Australian Army Discussions and Updates

old faithful

The Bunker Group
Verified Defense Pro
Collective training in the various roles is also crucial. It’s necessary of course for the individual soldier to have these skillsets, but the units and sub-units need time to train collectively in these varying roles, including lead up training specific to a particular exercise or deployment. The sum of all the parts, and all that…
I would say that 95+% of 3 RAR Training, is/was collective training.
Things like a rehearsal for a thing as basic as rally procedure on a DZ, could be walked through on a company parade ground. Boarding and exiting choppers was sometimes done with plastic chairs layed out to simulate UH1H/blackhawk seating on a footy field. (I kid you not).
The start of each year was always getting fit again, zeroing weapons, section/platoon/company exercises, a battalion sized section competition (the Opie trophy) which was always the hardest activity of the year. and culminating with a couple of major exercises towards the end of the year, battalion jumps, brigade or bigger sized exercises. of course the unit would be interrupted with deployments to RCB, international exercises or operations in our region or mid east. The flexibility of a unit like 3 RAR must be missed by the big wigs. You can deploy any infantry from an APC (run by Cav) with minimal training, but you cant create a battalion plus sized parachute group , capable of short notice deployment quickly.
and NO, 2 Commando does not have a parachute battalion group capability. It has a company group capability at best.
 

ADMk2

Just a bloke
Staff member
Verified Defense Pro
I would say that 95+% of 3 RAR Training, is/was collective training.
Things like a rehearsal for a thing as basic as rally procedure on a DZ, could be walked through on a company parade ground. Boarding and exiting choppers was sometimes done with plastic chairs layed out to simulate UH1H/blackhawk seating on a footy field. (I kid you not).
The start of each year was always getting fit again, zeroing weapons, section/platoon/company exercises, a battalion sized section competition (the Opie trophy) which was always the hardest activity of the year. and culminating with a couple of major exercises towards the end of the year, battalion jumps, brigade or bigger sized exercises. of course the unit would be interrupted with deployments to RCB, international exercises or operations in our region or mid east. The flexibility of a unit like 3 RAR must be missed by the big wigs. You can deploy any infantry from an APC (run by Cav) with minimal training, but you cant create a battalion plus sized parachute group , capable of short notice deployment quickly.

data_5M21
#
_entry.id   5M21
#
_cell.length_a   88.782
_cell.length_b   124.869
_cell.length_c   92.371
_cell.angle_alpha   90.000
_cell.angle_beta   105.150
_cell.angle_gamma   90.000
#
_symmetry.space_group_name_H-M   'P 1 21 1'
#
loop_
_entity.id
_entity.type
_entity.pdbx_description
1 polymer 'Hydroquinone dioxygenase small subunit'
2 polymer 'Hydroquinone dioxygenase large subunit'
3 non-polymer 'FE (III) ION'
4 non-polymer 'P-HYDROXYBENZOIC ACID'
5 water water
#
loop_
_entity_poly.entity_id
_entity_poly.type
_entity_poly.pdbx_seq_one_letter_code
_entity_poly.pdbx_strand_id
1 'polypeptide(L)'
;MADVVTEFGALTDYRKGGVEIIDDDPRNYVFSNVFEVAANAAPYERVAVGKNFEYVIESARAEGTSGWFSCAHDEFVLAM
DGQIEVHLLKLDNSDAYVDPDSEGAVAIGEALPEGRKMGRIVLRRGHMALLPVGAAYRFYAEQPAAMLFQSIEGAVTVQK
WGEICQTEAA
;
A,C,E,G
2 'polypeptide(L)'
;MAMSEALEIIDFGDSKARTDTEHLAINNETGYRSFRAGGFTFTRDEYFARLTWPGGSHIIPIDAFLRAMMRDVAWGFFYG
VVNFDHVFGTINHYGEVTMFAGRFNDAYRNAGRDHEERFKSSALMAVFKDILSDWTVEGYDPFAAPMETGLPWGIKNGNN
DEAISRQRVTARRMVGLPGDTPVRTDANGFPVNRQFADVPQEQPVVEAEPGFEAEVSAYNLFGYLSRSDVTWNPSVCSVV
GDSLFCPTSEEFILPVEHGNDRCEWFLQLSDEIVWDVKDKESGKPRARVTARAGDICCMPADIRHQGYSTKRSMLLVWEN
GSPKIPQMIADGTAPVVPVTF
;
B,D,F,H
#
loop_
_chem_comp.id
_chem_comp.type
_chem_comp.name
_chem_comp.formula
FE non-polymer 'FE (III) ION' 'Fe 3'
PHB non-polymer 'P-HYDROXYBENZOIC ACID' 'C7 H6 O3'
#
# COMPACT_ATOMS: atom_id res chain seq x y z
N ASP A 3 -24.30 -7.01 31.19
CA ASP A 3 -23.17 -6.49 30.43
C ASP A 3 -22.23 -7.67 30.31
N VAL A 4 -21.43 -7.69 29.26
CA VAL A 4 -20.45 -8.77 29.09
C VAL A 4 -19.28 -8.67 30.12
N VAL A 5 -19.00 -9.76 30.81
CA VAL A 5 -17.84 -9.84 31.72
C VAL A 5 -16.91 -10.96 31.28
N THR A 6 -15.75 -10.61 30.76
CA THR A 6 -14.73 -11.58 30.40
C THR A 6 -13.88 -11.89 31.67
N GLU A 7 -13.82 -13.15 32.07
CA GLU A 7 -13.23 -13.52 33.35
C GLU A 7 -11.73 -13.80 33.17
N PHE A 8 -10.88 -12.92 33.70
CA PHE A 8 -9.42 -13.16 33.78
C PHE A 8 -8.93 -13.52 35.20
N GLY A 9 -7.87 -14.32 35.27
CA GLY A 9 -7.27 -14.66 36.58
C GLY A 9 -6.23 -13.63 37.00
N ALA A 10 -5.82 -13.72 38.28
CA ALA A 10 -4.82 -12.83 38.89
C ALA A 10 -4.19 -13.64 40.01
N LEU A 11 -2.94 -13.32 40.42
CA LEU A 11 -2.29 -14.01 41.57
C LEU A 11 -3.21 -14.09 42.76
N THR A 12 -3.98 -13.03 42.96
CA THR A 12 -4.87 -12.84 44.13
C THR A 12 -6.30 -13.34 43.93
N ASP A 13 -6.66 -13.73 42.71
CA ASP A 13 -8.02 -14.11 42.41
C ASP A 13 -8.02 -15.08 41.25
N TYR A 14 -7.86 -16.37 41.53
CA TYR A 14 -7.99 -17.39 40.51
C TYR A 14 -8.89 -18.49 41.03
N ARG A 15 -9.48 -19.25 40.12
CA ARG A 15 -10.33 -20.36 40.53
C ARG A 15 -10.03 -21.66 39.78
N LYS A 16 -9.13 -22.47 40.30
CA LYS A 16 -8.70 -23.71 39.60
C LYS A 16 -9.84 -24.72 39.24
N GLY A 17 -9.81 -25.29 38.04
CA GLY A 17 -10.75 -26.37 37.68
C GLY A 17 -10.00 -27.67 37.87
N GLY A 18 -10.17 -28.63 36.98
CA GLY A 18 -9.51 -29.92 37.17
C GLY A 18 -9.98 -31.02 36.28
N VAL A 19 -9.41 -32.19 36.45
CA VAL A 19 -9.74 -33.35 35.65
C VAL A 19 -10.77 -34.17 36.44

and NO, 2 Commando does not have a parachute battalion group capability. It has a company group capability at best.
Don’t think Army misses the capability in the slightest, to be honest. It’s been gone for more than 10 years and apart from the old and bold (no disrespect intended) there is little desire to being it back.

The concept that Australia would ever deploy an entire battalion by parachute was a pipe-dream in reality.
 

old faithful

The Bunker Group
Verified Defense Pro
No argument there, but it is an easy capability to maintain, and a very flexible option. A 6 battalion army is not big enough to support an airborne capability as well the other units it really needs. But if army was to expand, it does give flexibility beyond mech/motorised units.
 
No argument there, but it is an easy capability to maintain, and a very flexible option. A 6 battalion army is not big enough to support an airborne capability as well the other units it really needs. But if army was to expand, it does give flexibility beyond mech/motorised units.
Though funnily enough they maintained that capability even when we really only had four battalions.

It's obviously not a priority now, and while they may not practice battalion-size drops, company drops by 2nd Commando Regiment give at least some capability. (They're a little bigger than the standard rifle company aren't they?)

It's hard to see the Army going too far beyond the six and a half battalions we have now. I mean the plan we've been referring to is only to add another half a battalion. What would be realistic growth? Or the limit thereof?
 

old faithful

The Bunker Group
Verified Defense Pro
Commando companies are much bigger than any 3RAR rifle companies ever were.
The battalion group was a big big organisation however, with A bty 8/12 medium regt, a combat engineer sqn, a surgical team, sigs etc. Anyway its gone now, and to do it again would take a good 3-5 years.
 

Volkodav

The Bunker Group
Verified Defense Pro
Either way the army wins, both vehicles seem to be outstanding and better than pretty much anything else on the market.

There doesn't appear to be a poverty pack or pork barrel option in the mix at all. A pleasant change from the Kinnard days.
 
Hanwaha make the case for selecting Redback for land 400
Both vehicles left in land 400 phase 3 will be a major upgrade for Army and the ADF..
I am curious as to what others think will be the winner ...my money is on Lynx but the Redback is a sexy beast

HDA Team Redback - YouTube
If they're much of a muchness, then politics will come into it and I think Hanwha will have the edge because Lynx just means more jobs in Ipswich, while the Redback means jobs all over, including in marginal electorates. I imagine the politicians will start boisterously backing their horses - named Self-Interest - as the race goes on.
 
I don't have a horse in the race but I think the Redback will win. Jobs in Geelong and elsewhere. My concern, as with all of our big projects at present is time to getting into service...
 

rand0m

Member
Either way the army wins, both vehicles seem to be outstanding and better than pretty much anything else on the market.
100% agree, either vehicle is going to be light years ahead of the m113's. Probably one of the biggest platform capability improvements in the past 20 years.

I still have my reservations around GVM of these vehicles, infrastructure in Australia and ability to deploy in large numbers at present (RAN LCH replacement?)

Happy days for the Army either way.
 

swerve

Super Moderator
...
The thing is that there really is no civilian equivalent to Infantry, or armour for that matter. If you are a reservist you have to support a full time career and learn the often very different skills for your military career as an infantryman or vehicle crewman.
Absolutely. It's difficult.

I used to work with a TA (part time) SAS soldier, though, so it can be done. He quit his civilian job to go full-time, about the same time as I got another job. Said he was thrilled to be accepted, because in that regiment it's a hard transition from TA to regular.
 

Massive

Active Member